Should the Packers Sign Terrell Owens?

It must be something in the offseason air: aging stars are openly pondering playing for the Packers. First it was Adrian Peterson, now former 49ers/Eagles/Cowboys/Bills/Bengals receiver Terrell Owens wants to punch his ticket to Green Bay.

Owens, who’s headed to the Hall of Fame this summer (although he won’t be in attendance for his own induction), turns 45 in December and hasn’t played in the NFL since 2010, catching passes with Chad Johnson-Ochocino.

With Randall Cobb limping towards training camp and no clear veteran replacement to take his snaps, Owens is at least theoretically an option. So how far does that theory stretch?

Should the Packers sign Terrell Owens?

Let’s be clear: there’s no reason the Packers should sign Terrell Owens. It strains credulity to even bring it up. But since it’s the offseason, let’s bring it up. Sure, it’s dumb, but dumb things are fun sometimes.

What if the Packers did sign Terrell Owens?

If the Packers signed him, the first and most logical reaction should be complete surprise. This signing, if it happened, would be the most ridiculous free agent stunt in NFL history, bar none. There isn’t really a comparison for this kind of move that actually makes sense, at least not in the NFL. No player of Owens’ caliber has been out of the game as long has he has and made any sort of realistic comeback attempt.

Clearing that hurdle, Owens would likely play a pretty limited role in Green Bay. Owens was always a physical outside receiver who overpowered opponents with his pure athletic superiority, which is fine, but it’s also at odds with what the Packers really need from a boundary receiver. The Packers could really use a guy who gets open through great routes and being where he’s supposed to be, not someone who thrives on contested balls, which Aaron Rodgers is loath to throw.

Owens is not all that dissimilar from Dez Bryant, to whom the Packers have been connected this offseason. Most of the drawbacks of a Bryant signing would also be true of Owens, both on the field and off. Like Owens, Bryant is a physical outside receiver who relies on overpowering defensive backs to make plays. And like Bryant, Owens is known for his flamboyant, occasionally abrasive personality. It should be noted (even emphasized) that unlike Bryant, Owens has never faced any legal consequences for his off-field actions, most of which could be characterized as mostly jerk-like behavior as opposed to criminal activity.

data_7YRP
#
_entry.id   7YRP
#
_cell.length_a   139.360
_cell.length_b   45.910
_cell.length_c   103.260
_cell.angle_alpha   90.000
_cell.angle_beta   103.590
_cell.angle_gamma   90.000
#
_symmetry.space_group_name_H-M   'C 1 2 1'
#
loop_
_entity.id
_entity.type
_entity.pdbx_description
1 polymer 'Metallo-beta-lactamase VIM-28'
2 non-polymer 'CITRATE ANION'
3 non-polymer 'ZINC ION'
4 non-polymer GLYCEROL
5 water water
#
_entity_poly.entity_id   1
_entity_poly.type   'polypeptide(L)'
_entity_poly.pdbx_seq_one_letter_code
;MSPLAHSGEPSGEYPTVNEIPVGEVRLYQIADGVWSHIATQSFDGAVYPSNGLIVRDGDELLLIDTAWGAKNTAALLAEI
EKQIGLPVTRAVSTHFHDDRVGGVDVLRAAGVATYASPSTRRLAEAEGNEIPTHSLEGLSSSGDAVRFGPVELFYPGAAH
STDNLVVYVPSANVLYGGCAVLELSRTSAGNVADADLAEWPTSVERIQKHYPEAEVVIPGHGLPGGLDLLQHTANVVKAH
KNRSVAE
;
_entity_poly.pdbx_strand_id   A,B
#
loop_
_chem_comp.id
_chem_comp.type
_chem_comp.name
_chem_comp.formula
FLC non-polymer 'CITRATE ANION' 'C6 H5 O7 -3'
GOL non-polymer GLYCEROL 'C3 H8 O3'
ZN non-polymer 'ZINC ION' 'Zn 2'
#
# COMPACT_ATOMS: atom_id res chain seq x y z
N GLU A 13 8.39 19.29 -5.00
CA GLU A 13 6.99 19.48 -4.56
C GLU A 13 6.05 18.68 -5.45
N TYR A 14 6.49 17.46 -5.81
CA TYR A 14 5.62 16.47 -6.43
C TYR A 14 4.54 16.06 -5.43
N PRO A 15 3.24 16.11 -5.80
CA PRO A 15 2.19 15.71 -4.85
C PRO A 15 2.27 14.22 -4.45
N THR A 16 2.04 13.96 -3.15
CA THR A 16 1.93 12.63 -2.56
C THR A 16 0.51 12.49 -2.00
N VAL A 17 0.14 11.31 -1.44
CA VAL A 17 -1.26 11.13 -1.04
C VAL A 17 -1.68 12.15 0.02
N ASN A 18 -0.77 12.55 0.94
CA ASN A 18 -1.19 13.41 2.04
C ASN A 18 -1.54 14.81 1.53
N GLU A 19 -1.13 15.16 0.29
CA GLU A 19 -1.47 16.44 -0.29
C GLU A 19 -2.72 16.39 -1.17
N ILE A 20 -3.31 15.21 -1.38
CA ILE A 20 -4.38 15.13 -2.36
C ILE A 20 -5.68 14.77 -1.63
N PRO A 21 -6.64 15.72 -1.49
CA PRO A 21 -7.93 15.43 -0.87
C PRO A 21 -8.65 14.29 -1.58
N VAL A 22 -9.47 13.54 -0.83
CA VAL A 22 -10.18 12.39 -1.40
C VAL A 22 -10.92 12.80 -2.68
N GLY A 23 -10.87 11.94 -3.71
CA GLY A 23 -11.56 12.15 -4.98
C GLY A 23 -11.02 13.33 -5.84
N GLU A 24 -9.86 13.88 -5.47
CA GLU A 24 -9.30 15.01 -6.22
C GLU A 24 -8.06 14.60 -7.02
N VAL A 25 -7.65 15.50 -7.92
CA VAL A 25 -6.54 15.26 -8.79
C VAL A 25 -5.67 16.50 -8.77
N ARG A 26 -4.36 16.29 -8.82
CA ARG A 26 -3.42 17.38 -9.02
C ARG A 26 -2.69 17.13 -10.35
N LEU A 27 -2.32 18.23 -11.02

Is there any chance this could actually work?

Probably not. Even if the Packers took the unprecedented step of signing a player who’s been out of the game for nearly a decade, there’s the simple fact that Owens is just plain old. If he lined up for any NFL team this year, Owens would easily become the oldest player in NFL history to catch a pass.

Since 1950, exactly two players have ever caught a pass at age 40 or older: Jerry Rice and (not even kidding) Brett Favre. And Rice, for all his greatness (and fumbling), didn’t do anything past age 42. Owens would almost be three years beyond that.

That’s not to say Owens isn’t still an incredible athlete. He posted a low 4.4’s 40-yard dash just a couple weeks ago.

If there’s anyone who could compete in the NFL in their mid-40s, it might be Owens.

But on balance, there’s just too much working against an Owens signing. Even if it’s fun to talk about, this idea is best thrown on the offseason scrap pile.